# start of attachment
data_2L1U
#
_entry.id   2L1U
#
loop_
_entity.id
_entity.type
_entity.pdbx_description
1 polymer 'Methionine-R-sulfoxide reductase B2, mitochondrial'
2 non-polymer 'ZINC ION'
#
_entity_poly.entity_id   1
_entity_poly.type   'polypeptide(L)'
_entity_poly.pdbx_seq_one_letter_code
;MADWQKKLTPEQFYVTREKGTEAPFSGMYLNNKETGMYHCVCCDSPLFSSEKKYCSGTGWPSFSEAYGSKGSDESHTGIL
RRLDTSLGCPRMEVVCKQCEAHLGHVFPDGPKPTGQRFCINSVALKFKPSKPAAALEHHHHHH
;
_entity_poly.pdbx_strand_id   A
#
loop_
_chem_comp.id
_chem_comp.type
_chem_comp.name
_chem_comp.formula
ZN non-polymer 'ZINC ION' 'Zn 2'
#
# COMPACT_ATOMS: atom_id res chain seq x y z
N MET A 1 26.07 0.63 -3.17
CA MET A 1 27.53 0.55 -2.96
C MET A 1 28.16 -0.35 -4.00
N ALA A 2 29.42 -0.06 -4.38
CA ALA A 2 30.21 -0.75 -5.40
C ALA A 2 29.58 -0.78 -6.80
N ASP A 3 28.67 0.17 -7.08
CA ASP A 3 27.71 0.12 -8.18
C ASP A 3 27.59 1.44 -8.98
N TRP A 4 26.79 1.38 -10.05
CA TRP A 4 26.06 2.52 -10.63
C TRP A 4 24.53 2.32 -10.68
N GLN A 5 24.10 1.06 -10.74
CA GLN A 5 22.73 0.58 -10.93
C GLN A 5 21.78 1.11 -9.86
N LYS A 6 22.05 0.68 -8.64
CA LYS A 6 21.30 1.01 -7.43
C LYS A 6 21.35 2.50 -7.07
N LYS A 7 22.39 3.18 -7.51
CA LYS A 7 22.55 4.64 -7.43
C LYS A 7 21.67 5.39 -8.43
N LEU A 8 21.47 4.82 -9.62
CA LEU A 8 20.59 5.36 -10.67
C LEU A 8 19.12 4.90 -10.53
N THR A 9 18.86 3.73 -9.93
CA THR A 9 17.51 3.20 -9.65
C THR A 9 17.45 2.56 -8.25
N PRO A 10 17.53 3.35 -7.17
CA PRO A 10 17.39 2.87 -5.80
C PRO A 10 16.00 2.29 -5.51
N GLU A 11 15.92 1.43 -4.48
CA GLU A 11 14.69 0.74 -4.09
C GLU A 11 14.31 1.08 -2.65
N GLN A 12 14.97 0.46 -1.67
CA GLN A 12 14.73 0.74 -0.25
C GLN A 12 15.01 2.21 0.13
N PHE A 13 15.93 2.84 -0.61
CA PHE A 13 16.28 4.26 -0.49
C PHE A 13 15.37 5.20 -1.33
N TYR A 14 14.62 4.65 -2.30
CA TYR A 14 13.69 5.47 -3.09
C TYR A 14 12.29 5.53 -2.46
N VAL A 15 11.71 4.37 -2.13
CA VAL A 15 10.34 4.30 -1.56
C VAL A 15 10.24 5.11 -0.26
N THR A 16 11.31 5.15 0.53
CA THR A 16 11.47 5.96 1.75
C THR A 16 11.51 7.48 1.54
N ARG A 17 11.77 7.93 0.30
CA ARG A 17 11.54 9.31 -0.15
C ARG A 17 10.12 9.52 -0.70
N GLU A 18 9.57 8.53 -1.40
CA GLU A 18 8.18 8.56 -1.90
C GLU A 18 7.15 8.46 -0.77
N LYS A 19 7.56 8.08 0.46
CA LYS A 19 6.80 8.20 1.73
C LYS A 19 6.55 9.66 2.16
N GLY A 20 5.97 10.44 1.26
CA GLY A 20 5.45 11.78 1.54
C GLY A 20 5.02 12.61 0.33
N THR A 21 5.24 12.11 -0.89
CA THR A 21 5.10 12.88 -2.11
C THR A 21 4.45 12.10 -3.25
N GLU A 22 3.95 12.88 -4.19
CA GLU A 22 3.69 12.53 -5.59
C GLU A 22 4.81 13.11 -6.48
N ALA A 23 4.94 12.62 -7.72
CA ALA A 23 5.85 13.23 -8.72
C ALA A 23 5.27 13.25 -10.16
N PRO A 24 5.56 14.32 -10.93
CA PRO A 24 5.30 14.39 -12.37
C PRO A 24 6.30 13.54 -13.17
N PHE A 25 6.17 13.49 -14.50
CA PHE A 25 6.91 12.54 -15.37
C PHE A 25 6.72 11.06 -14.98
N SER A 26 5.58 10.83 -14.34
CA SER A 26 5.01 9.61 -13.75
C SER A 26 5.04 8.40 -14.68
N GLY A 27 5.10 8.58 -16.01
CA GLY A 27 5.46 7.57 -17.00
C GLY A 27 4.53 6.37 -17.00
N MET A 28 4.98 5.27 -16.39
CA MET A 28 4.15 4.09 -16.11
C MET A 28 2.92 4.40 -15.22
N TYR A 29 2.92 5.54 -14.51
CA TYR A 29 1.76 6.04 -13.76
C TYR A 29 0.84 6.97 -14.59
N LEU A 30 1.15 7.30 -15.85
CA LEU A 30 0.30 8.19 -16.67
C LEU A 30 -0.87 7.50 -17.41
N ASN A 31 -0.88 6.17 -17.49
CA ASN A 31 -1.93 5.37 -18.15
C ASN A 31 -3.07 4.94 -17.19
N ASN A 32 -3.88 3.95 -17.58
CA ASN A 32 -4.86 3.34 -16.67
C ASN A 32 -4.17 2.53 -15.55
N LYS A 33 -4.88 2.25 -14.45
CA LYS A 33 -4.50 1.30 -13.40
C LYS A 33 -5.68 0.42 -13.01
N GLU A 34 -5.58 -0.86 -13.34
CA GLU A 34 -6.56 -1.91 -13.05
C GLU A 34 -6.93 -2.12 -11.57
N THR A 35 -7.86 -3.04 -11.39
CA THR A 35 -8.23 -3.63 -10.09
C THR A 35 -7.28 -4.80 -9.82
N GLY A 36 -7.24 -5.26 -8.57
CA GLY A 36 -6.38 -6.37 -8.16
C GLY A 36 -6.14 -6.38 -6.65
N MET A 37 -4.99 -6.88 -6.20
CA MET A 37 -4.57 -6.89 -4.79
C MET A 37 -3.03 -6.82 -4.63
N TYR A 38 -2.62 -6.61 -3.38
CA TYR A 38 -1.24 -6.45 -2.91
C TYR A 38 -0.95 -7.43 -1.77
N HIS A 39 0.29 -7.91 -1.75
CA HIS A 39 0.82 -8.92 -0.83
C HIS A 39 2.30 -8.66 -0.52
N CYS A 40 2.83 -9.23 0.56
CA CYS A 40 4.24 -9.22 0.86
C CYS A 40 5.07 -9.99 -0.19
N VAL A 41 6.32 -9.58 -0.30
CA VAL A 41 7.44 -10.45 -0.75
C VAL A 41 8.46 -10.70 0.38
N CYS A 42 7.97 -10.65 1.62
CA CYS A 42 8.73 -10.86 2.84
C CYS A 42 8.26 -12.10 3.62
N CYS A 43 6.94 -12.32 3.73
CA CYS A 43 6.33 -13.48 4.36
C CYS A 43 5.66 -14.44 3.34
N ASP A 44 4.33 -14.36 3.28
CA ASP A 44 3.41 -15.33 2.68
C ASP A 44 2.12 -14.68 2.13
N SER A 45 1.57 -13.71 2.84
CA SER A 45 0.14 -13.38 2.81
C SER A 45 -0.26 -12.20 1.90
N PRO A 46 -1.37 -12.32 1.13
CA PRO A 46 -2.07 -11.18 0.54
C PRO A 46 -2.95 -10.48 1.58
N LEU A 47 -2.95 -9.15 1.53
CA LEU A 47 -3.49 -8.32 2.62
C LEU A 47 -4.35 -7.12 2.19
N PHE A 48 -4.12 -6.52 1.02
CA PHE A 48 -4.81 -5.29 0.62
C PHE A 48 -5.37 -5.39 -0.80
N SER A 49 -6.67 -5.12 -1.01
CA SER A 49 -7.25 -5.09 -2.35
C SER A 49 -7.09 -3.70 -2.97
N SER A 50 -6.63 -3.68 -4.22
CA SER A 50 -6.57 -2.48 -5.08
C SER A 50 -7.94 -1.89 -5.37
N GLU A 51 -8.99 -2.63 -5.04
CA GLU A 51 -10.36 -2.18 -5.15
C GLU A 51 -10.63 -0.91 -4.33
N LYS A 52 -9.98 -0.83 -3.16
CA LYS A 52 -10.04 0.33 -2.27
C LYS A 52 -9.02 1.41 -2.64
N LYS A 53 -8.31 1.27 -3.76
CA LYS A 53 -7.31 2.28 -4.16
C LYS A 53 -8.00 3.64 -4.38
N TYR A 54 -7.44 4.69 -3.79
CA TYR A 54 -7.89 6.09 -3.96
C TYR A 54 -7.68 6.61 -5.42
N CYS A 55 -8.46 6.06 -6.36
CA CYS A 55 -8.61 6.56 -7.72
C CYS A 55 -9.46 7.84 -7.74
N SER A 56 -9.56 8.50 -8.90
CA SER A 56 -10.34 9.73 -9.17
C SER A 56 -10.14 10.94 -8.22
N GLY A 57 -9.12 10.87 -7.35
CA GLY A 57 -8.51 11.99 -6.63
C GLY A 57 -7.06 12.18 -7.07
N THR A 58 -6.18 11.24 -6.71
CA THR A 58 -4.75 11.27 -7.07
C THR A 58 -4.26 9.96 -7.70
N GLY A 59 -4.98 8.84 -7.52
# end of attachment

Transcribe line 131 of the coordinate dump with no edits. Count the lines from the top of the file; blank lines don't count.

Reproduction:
CA THR A 35 -8.23 -3.63 -10.09